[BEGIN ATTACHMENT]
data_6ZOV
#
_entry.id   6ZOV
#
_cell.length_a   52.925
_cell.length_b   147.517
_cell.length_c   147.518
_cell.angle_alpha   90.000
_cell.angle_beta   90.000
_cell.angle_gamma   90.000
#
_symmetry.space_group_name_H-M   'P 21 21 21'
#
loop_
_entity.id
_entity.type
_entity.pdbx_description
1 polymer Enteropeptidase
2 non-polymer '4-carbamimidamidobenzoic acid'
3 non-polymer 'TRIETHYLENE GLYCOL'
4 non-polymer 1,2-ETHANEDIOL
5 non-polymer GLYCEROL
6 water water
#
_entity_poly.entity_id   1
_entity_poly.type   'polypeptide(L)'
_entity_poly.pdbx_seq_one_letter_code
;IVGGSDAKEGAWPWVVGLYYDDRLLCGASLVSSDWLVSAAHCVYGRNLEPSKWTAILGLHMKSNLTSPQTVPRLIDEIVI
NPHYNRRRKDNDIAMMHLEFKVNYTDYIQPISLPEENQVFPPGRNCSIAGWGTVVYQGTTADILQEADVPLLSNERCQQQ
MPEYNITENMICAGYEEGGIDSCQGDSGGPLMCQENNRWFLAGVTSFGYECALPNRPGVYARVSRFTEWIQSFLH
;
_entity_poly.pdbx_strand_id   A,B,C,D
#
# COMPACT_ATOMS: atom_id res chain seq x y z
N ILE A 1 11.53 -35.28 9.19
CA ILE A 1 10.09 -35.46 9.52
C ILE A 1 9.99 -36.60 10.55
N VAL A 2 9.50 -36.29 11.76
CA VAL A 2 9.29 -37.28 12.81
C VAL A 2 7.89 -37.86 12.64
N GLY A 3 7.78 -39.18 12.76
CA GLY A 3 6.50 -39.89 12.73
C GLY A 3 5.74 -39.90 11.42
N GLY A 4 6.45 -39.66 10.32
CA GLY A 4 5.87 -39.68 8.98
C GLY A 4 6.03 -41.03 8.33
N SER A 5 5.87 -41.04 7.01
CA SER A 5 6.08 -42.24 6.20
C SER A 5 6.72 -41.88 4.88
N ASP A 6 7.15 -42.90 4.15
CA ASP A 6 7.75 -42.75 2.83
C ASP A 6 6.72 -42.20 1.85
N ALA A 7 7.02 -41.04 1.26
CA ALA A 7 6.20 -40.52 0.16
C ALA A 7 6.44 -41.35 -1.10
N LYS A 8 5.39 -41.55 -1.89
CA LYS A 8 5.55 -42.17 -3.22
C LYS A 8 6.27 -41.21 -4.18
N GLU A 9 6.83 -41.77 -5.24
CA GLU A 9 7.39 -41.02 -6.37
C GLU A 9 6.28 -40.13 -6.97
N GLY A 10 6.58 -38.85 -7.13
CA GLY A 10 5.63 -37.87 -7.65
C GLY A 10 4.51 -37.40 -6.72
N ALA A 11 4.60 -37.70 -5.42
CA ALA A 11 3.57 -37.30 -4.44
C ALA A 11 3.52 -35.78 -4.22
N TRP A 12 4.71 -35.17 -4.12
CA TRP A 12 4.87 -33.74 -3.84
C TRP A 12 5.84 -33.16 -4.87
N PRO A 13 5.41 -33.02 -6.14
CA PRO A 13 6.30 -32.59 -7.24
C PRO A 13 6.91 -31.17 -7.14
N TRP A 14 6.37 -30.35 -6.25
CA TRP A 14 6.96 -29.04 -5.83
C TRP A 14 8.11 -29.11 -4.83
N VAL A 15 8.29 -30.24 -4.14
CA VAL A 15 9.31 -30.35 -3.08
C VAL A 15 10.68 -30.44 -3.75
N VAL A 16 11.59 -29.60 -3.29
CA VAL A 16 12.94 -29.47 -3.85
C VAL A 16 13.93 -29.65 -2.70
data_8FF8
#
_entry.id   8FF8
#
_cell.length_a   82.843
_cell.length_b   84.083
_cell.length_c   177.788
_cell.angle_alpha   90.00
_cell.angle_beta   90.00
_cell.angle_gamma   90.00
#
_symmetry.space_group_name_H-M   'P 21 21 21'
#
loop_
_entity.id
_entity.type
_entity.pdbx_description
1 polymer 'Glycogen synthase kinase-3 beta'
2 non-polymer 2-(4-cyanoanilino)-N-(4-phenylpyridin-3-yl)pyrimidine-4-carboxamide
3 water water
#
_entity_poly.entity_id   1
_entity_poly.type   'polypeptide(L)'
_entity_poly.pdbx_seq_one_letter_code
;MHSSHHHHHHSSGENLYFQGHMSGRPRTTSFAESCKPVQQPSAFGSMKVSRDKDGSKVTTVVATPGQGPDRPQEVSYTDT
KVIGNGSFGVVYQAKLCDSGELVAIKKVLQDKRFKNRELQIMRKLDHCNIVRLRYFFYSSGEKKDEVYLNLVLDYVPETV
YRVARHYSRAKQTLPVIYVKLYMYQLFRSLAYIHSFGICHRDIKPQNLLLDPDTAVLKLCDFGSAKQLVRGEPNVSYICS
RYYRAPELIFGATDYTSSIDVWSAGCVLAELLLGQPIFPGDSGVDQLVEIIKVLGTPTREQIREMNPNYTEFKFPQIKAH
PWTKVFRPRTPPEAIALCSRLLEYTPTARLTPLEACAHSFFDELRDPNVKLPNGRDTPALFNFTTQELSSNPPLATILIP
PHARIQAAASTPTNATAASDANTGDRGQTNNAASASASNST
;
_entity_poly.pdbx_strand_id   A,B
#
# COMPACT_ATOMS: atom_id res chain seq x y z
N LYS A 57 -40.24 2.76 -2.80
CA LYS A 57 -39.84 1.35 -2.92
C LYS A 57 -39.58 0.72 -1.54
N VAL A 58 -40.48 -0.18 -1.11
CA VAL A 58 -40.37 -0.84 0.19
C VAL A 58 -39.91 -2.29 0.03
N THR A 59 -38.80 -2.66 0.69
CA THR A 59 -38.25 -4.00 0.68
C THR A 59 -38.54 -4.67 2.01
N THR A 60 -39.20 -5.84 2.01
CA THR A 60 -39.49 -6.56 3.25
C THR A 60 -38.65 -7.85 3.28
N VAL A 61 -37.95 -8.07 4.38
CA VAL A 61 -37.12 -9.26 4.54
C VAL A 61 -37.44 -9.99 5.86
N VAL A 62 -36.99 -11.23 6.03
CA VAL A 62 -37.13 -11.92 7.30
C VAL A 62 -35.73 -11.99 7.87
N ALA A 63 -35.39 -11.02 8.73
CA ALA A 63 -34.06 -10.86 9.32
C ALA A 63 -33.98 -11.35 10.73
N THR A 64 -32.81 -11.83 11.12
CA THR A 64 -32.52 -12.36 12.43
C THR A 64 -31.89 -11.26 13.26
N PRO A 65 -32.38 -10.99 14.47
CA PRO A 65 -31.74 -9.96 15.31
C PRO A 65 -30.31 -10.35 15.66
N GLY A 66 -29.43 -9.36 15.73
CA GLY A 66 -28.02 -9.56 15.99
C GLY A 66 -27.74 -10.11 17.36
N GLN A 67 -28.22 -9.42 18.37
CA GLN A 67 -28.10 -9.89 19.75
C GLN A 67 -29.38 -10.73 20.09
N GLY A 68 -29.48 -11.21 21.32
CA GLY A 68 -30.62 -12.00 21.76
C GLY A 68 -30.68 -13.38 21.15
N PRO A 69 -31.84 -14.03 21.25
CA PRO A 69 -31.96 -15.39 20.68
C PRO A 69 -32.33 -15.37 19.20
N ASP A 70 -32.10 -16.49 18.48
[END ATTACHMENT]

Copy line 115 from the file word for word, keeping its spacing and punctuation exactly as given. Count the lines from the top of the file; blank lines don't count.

#